With more than 500 applications submitted by Louisiana communities hoping to upgrade their failing water and sewer systems, lawmakers say there’s not enough money in the water sector program budget to fix everything.
The program was created by the Legislature earlier this year to allocate $300 million in federal pandemic aid. Under the guidelines, eligible water systems can receive up to $5 million, with more funding potentially available for systems that consolidated. Applications were due at the beginning of November, though there were some complicating factors, including delays due to Hurricane Ida and some confusion over the application process.
The program ended up with 539 applications, exceeding $1.1 billion in requests, according to Commissioner of Administration Jay Dardenne, who updated lawmakers during a legislative committee meeting Nov. 19.
“You can imagine there’s not nearly enough money to go around for all the needs that exist across the state,” Dardenne told lawmakers.
With a second round of funding opening up in January, Dardenne expects more problems with the number of requests exceeding the budget, especially if funding is expanded to include drainage projects as well as water and sewer projects.
This does not come as a surprise—the $300 million the Legislature set aside for water system problems is just around 4% of the amount the White House says Louisiana requires to fix its water and sewer systems. President Joe Biden’s administration calculated that Louisiana would need $7 billion over the next 20 years to fix the longstanding problem of substandard water systems.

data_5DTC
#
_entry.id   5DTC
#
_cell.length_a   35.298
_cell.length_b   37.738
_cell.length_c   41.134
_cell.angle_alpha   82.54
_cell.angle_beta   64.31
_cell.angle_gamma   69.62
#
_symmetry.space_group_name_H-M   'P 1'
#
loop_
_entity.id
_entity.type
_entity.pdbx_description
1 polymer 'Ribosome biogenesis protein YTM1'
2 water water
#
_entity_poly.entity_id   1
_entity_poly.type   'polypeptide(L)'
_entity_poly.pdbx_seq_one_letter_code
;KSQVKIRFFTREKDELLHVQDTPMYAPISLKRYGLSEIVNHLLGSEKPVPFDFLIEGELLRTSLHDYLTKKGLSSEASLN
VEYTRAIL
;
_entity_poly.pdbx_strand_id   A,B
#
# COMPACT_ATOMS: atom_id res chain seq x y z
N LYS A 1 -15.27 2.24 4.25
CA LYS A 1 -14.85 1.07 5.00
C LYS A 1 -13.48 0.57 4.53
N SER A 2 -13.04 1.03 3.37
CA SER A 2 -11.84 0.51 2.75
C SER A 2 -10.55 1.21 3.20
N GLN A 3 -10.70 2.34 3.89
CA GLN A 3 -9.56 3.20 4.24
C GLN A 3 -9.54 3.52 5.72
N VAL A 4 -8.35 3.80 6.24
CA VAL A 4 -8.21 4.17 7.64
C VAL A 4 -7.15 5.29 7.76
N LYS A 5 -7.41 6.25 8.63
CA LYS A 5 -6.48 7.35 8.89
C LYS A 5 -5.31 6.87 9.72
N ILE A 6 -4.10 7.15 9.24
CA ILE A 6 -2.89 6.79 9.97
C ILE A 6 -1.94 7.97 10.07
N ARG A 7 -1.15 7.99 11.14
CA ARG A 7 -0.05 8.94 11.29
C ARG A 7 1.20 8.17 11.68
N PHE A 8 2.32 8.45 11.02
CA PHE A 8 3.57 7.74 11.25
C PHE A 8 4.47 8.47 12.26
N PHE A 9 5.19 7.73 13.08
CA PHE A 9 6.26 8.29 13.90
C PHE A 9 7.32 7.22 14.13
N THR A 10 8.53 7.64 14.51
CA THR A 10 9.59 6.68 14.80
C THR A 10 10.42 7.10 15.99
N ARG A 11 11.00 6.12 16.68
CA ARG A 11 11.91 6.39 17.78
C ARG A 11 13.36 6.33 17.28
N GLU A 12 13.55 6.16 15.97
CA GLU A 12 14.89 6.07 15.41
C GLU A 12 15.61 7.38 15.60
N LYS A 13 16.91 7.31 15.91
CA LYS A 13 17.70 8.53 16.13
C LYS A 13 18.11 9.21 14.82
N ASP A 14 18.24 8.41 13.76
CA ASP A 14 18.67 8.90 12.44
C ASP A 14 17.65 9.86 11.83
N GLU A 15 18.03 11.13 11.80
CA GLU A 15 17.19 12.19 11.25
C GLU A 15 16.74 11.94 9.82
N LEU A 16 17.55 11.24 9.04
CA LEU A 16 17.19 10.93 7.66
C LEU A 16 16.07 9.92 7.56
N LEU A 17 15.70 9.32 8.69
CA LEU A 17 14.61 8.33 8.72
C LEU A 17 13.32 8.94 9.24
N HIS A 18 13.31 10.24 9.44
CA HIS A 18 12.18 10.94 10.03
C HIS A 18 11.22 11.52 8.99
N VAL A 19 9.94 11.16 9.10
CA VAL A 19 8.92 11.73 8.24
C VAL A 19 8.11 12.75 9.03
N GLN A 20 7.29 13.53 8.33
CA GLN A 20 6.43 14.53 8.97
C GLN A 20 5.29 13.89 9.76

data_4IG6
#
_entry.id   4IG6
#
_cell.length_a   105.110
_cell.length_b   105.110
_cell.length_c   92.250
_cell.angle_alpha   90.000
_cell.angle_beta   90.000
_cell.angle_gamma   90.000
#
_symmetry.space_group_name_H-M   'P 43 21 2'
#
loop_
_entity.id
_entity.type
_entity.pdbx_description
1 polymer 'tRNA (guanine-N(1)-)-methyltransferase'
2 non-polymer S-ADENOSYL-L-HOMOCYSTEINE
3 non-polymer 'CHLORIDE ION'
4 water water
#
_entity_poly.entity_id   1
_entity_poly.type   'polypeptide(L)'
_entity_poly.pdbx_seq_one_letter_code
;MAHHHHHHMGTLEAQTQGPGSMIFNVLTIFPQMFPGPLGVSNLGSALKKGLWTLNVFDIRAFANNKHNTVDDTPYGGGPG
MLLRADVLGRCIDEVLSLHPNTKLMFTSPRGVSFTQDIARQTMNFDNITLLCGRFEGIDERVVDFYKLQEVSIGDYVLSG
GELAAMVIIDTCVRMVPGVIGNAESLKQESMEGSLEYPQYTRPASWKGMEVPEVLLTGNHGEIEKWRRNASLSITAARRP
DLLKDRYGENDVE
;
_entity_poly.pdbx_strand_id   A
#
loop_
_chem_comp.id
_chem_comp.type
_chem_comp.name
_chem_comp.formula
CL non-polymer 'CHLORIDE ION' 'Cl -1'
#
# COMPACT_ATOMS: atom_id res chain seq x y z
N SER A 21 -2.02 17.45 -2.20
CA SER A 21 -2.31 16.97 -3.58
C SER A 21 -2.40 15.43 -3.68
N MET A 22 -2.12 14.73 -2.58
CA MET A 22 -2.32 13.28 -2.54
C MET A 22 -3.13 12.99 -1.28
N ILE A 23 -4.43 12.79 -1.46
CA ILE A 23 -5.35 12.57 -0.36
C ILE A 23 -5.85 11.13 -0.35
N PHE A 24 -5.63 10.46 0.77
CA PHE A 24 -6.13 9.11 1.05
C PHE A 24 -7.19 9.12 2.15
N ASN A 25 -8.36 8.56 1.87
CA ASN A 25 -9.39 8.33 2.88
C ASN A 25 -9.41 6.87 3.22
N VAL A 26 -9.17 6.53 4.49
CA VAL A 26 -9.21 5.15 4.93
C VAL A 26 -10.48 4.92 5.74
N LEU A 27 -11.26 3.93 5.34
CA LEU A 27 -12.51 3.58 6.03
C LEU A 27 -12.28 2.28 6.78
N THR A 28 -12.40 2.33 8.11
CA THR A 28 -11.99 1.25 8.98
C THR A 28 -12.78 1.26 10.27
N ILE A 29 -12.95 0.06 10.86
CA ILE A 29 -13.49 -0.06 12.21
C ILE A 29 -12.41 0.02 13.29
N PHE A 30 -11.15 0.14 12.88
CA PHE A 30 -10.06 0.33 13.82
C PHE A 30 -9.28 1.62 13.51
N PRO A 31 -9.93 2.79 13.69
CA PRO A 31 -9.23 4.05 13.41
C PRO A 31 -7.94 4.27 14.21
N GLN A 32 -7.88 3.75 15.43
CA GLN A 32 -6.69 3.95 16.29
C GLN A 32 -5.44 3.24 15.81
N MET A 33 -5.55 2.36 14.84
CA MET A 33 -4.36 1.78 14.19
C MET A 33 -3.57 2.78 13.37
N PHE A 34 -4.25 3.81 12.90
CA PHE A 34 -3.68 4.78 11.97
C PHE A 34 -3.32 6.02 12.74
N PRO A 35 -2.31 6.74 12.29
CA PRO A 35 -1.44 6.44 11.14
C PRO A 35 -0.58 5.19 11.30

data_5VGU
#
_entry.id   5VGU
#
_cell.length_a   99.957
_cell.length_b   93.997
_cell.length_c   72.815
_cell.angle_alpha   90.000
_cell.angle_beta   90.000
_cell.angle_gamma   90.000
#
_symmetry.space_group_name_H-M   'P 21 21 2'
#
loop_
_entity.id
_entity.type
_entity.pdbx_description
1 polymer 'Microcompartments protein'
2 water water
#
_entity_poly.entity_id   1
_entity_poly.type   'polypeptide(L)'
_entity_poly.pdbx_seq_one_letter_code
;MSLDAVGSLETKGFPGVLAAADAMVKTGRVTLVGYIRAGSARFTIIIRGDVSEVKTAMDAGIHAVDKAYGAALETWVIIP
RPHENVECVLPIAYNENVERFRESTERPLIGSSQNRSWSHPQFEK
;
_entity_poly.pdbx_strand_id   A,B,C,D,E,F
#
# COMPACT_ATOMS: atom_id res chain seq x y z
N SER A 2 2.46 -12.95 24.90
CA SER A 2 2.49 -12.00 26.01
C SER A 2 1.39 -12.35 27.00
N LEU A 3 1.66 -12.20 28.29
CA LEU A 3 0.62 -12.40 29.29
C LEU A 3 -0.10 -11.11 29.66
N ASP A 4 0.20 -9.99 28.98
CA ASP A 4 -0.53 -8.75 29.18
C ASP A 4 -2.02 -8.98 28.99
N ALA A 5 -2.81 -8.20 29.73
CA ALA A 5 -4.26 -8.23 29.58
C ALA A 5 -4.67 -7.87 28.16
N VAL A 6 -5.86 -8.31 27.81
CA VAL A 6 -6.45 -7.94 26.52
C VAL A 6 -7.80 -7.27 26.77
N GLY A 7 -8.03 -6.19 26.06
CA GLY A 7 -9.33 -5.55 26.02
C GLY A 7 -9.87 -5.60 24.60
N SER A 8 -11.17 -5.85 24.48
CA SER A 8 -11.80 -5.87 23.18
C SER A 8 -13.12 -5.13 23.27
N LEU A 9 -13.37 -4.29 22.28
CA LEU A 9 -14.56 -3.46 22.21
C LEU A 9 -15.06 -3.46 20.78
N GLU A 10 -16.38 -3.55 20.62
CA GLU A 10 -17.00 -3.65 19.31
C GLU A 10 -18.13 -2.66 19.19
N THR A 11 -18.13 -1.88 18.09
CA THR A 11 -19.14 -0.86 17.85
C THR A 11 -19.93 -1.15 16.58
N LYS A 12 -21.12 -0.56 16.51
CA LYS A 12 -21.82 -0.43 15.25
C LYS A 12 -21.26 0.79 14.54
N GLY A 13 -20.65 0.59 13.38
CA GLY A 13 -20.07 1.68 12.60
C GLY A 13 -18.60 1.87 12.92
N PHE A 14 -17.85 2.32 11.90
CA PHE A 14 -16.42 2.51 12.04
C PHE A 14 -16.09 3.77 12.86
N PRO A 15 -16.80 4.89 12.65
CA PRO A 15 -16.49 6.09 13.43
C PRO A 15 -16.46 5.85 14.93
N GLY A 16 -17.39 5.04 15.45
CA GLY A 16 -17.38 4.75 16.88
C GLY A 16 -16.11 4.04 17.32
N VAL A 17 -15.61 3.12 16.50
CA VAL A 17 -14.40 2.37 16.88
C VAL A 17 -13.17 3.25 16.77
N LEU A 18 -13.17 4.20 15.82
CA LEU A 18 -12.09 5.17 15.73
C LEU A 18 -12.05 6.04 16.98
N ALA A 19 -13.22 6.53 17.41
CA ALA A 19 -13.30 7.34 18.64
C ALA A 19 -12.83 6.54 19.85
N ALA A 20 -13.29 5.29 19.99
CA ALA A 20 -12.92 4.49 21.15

In 2017, the Louisiana Section of the American Society of Civil Engineers rated the state’s drinking water a D-, and a Louisiana infrastructure report found that 58% of drinking water systems were built before 1960. Around 20% out of the 1,287 water systems that the Louisiana Department of Health oversees are not up to code, the Louisiana Illuminator reported in May, with close to 2,000 boil water notices issued in the state every year.
Louisiana is set to receive $7.2 billion from the Infrastructure Investment and Jobs Act, a $1.2 trillion infrastructure bill passed by Congress and signed by President Joe Biden last week. While around $5.8 billion is earmarked for bridge and highway upgrades, some of the remaining balance is expected to go toward upgrading water and sewer infrastructure. Dardenne also mentioned that some of the remaining $1.4 billion in federal COVID-19 aid that lawmakers will allocate next year could be used for repairs.
“I don’t know that we’ll ever have enough money to satisfy every water demand that exists in Louisiana,” Dardenne said. “But we’re going to be able to make a good dent, I think beyond just this $300 million.” Read the full story from Louisiana Illuminator.